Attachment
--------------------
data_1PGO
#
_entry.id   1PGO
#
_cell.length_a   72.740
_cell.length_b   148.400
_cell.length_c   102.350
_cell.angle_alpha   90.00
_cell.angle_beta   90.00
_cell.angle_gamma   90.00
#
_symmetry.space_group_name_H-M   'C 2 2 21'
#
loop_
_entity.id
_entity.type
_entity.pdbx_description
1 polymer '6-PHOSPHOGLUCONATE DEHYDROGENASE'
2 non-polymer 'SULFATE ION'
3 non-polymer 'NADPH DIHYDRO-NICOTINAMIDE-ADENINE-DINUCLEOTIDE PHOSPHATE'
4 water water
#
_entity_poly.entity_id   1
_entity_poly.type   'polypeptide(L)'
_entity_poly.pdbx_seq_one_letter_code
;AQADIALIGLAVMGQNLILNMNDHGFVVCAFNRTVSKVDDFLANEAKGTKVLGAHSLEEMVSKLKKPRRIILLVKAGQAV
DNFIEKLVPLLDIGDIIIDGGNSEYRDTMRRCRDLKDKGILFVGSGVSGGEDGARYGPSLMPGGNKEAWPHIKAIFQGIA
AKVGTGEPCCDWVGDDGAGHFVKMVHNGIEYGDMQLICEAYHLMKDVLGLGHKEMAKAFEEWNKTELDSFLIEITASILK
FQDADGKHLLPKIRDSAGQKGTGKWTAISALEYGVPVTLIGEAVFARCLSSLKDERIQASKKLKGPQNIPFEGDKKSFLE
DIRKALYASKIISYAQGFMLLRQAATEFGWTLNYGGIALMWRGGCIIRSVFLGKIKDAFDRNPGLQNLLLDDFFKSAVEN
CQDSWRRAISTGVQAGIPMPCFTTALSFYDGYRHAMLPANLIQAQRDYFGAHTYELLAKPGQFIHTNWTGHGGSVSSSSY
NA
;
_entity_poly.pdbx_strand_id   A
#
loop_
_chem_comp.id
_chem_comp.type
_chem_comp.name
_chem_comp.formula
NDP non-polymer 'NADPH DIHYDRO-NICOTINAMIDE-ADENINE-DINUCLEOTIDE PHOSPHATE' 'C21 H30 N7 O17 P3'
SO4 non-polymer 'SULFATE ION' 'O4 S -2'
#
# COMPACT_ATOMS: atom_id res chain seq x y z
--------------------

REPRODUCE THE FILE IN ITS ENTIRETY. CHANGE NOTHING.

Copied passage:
data_1PGO
#
_entry.id   1PGO
#
_cell.length_a   72.740
_cell.length_b   148.400
_cell.length_c   102.350
_cell.angle_alpha   90.00
_cell.angle_beta   90.00
_cell.angle_gamma   90.00
#
_symmetry.space_group_name_H-M   'C 2 2 21'
#
loop_
_entity.id
_entity.type
_entity.pdbx_description
1 polymer '6-PHOSPHOGLUCONATE DEHYDROGENASE'
2 non-polymer 'SULFATE ION'
3 non-polymer 'NADPH DIHYDRO-NICOTINAMIDE-ADENINE-DINUCLEOTIDE PHOSPHATE'
4 water water
#
_entity_poly.entity_id   1
_entity_poly.type   'polypeptide(L)'
_entity_poly.pdbx_seq_one_letter_code
;AQADIALIGLAVMGQNLILNMNDHGFVVCAFNRTVSKVDDFLANEAKGTKVLGAHSLEEMVSKLKKPRRIILLVKAGQAV
DNFIEKLVPLLDIGDIIIDGGNSEYRDTMRRCRDLKDKGILFVGSGVSGGEDGARYGPSLMPGGNKEAWPHIKAIFQGIA
AKVGTGEPCCDWVGDDGAGHFVKMVHNGIEYGDMQLICEAYHLMKDVLGLGHKEMAKAFEEWNKTELDSFLIEITASILK
FQDADGKHLLPKIRDSAGQKGTGKWTAISALEYGVPVTLIGEAVFARCLSSLKDERIQASKKLKGPQNIPFEGDKKSFLE
DIRKALYASKIISYAQGFMLLRQAATEFGWTLNYGGIALMWRGGCIIRSVFLGKIKDAFDRNPGLQNLLLDDFFKSAVEN
CQDSWRRAISTGVQAGIPMPCFTTALSFYDGYRHAMLPANLIQAQRDYFGAHTYELLAKPGQFIHTNWTGHGGSVSSSSY
NA
;
_entity_poly.pdbx_strand_id   A
#
loop_
_chem_comp.id
_chem_comp.type
_chem_comp.name
_chem_comp.formula
NDP non-polymer 'NADPH DIHYDRO-NICOTINAMIDE-ADENINE-DINUCLEOTIDE PHOSPHATE' 'C21 H30 N7 O17 P3'
SO4 non-polymer 'SULFATE ION' 'O4 S -2'
#
# COMPACT_ATOMS: atom_id res chain seq x y z